Al-Hassan will have to adapt to the new reality—but he is saddened every time the rescue teams shout out that they have found more bodies, some of whom he recognizes as his grandmother's neighbours. The smells around Al Hassan get stronger.
Key to ruins
When the humanitarian ceasefire was announced, Haider Abu Hussein, 34, took the key to his house with him, as he left the park where he had taken shelter to go and find clothes for his children. But he could not find the house.
“We had to make holes in the walls of our home so as to escape through them and get to the side street” he says, explaining the miracle of how he is still alive when so many of his neighbours are dead and buried under the rubble. His face becomes tense as he smells the dead bodies around.
Abu Hussein’s family had to split up: some to the park and others to the UNRWA school or to relatives. He is one of 170,000 people forced to flee their homes by Israel’s strikes. A baby in the park cries for food breast and the need to be in clean clothes, but Abu Hussein can’t offer anything —as all his house's contents have been destroyed and burned.
Walking along Nazaz Street in Gaza City, people know the 12-hour ceasefire is crucial in finding relatives and grabbing as many supplies as they can to take before Israel attacks again.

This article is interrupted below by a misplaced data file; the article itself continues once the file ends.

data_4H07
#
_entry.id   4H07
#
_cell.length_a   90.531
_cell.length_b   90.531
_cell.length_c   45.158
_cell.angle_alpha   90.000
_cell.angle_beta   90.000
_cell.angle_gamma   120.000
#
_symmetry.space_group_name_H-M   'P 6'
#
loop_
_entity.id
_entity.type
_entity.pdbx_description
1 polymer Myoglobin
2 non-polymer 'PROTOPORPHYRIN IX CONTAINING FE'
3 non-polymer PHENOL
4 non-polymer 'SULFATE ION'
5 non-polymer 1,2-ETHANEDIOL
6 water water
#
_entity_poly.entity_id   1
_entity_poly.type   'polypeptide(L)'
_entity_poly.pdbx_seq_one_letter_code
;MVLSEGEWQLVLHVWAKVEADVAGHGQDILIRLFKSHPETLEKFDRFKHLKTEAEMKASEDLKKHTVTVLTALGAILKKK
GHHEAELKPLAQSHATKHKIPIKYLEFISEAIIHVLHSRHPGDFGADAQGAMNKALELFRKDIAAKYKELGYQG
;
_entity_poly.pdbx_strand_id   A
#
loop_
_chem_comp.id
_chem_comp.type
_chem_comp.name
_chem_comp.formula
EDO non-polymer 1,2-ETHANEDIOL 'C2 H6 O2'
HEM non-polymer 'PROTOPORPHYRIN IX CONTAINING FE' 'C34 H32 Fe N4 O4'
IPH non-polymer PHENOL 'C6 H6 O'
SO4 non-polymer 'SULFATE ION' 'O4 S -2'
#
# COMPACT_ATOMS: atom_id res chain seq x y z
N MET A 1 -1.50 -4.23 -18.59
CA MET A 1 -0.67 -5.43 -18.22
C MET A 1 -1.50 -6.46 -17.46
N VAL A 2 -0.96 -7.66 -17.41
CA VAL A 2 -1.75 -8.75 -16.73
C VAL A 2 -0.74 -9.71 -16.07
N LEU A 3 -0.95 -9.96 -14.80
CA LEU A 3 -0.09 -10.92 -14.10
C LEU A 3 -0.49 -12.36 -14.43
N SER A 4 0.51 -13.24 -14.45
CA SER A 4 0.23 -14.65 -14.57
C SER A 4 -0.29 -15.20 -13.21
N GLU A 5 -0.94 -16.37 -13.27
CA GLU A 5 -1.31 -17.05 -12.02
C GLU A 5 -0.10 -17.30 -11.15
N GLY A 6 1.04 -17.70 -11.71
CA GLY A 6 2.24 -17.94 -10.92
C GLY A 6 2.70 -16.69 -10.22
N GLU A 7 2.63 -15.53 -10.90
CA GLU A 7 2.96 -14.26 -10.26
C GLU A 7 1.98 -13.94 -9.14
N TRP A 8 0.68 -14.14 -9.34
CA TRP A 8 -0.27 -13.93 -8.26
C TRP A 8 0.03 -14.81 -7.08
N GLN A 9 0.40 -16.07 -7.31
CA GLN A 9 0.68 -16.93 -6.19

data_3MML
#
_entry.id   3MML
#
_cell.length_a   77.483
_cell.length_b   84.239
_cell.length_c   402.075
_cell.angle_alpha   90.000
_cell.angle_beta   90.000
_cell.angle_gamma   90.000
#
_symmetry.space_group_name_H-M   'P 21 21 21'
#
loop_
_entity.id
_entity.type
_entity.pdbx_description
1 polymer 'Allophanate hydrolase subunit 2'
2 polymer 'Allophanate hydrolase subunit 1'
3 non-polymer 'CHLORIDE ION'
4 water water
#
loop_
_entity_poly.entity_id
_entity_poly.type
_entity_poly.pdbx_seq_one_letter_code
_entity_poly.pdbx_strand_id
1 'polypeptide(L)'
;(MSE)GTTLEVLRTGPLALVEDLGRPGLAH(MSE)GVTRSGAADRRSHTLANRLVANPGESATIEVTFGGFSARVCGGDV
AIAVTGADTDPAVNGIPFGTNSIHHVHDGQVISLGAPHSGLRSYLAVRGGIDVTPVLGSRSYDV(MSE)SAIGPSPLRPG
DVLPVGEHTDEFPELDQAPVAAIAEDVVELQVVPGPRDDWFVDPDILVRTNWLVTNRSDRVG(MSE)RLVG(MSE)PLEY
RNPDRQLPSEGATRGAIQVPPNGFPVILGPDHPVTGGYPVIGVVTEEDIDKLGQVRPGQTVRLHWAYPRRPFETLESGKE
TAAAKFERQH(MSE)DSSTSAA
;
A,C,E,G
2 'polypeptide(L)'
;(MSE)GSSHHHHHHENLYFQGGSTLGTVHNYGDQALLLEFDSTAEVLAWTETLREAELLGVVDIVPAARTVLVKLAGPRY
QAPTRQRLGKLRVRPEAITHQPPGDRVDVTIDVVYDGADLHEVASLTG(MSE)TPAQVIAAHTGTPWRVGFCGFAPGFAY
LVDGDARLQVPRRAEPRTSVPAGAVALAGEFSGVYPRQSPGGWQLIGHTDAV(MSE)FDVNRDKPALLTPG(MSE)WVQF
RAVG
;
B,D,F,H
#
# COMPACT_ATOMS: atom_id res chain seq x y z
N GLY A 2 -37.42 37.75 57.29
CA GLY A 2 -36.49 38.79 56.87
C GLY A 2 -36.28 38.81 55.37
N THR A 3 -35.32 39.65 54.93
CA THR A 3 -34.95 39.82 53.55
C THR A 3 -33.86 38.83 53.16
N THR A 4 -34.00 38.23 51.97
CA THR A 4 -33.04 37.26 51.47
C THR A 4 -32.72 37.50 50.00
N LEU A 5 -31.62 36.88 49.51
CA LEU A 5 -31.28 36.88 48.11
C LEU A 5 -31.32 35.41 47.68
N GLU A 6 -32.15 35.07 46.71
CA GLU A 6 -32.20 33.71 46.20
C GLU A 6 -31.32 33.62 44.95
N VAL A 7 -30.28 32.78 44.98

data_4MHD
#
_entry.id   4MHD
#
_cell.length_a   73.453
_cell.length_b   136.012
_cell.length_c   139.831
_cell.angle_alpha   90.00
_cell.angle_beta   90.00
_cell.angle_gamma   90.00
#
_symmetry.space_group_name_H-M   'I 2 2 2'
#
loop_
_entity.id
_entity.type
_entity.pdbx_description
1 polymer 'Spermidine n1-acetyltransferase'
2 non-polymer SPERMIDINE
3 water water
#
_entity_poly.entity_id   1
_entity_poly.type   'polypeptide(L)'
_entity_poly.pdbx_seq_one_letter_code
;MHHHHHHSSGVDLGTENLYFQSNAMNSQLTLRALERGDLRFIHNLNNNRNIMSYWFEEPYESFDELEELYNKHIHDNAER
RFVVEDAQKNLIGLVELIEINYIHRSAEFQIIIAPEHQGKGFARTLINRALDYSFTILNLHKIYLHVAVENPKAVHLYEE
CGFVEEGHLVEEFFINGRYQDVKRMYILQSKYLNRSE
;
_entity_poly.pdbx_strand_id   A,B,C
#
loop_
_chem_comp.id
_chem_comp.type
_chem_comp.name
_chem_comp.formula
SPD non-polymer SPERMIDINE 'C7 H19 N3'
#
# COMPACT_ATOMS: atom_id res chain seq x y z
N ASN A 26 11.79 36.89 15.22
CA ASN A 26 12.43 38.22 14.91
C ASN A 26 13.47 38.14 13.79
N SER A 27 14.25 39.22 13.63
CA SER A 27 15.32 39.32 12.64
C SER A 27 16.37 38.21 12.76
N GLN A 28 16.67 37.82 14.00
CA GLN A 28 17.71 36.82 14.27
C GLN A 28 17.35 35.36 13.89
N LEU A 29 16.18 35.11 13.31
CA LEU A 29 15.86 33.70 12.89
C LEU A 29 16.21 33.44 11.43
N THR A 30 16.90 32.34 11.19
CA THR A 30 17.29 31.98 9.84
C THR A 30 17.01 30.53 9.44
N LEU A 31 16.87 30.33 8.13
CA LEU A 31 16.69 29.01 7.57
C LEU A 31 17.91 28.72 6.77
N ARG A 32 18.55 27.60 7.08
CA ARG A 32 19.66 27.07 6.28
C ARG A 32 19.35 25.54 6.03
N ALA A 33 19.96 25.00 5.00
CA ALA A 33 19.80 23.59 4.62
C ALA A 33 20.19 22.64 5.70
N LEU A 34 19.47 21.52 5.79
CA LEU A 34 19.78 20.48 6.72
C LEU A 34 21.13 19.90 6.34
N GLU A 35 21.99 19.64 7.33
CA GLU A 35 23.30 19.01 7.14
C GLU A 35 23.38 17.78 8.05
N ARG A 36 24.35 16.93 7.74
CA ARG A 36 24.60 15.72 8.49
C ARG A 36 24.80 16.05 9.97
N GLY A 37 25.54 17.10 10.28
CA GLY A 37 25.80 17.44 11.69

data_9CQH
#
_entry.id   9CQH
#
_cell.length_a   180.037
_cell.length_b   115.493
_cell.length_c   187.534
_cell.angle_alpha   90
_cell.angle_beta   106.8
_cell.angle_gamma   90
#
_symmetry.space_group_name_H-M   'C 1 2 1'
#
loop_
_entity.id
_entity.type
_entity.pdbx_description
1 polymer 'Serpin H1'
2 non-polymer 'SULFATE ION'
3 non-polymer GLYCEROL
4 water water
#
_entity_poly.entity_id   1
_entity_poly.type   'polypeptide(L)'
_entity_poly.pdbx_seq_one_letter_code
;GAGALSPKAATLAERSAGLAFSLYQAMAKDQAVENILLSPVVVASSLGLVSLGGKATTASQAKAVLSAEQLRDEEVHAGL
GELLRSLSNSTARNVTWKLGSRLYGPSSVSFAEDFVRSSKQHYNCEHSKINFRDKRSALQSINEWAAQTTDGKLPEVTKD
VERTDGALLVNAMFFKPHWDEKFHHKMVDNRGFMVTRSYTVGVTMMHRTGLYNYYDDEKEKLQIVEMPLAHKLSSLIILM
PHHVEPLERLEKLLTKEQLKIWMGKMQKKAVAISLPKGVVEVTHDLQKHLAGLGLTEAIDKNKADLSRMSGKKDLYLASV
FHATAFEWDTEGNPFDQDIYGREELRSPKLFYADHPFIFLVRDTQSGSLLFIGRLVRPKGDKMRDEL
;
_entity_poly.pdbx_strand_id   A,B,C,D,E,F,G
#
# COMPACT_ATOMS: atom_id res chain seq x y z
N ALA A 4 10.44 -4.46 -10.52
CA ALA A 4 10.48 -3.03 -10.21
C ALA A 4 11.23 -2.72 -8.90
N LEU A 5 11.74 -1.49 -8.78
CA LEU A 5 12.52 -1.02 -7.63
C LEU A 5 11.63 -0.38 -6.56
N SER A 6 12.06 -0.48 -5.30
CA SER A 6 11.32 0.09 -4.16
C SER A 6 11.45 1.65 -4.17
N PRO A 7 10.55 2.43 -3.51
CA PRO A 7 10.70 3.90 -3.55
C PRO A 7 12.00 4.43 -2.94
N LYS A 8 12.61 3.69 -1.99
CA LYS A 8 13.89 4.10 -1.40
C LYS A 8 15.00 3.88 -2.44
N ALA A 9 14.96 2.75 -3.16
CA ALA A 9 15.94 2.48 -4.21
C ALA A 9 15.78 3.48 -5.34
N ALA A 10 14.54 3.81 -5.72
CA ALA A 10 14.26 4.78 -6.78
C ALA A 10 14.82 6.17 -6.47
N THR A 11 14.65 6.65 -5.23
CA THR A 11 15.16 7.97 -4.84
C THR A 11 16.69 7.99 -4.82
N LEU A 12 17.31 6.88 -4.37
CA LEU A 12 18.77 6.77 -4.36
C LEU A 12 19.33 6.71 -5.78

The ceasefire has exposed the extent of the destruction wrought by Israel’s 19-day offensive. The heaviest bombardment being here in Shejaiya, when Israeli strikes killed and wounded hundreds.
As ambulance and rescue teams continue their recovery work, friends, neighbours, and colleagues of the victims use this 12 hour window to look for who they can find. Over 150 bodies found, bringing the Gaza death toll to 1,015.
When Abu Hussein gets to what he thinks was his home, he stands in shock.
He says this this is a man-made Israeli hurricane. He received no warning call or “roof knock’ from Israel before the bombing. It just came.
Now, dead bodies are under the building and health officials are calling for top-priority clean up, so as to avoid making a humanitarian crisis and human catastrophe become worse.
However, for Abu Hussein there is not much left, not an ID he can use to prove he once lived here once.
This is the immediate reality he cannot change — his legacy is a home reduced to rubble and his family homeless. Many others around him have to face the same horror and deal with it in the best way they can.
“There are the mattresses my children used to sleep on”, say a neighbor of Abu Hussein.
“But every time we Palestinians are killed, we pick up ourselves, under Israel’s occupation and carry on as best we can. This time, our resistance is stronger and we have to rely on it, instead of relying on lame world leaders”.
Many people are crying around him, while others collapse after seeing bodies pulled gently out of the rubble, pulverized beyond recognition.
A neighbour of Abu Hussien says: “homes can be rebuilt, if Israel allows construction materials through to Gaza”. He doesn’t expect this to happen.
“If we could turn the bones of our bodies into bridges to our freedom, we would do that to escape this ominous Israeli siege”.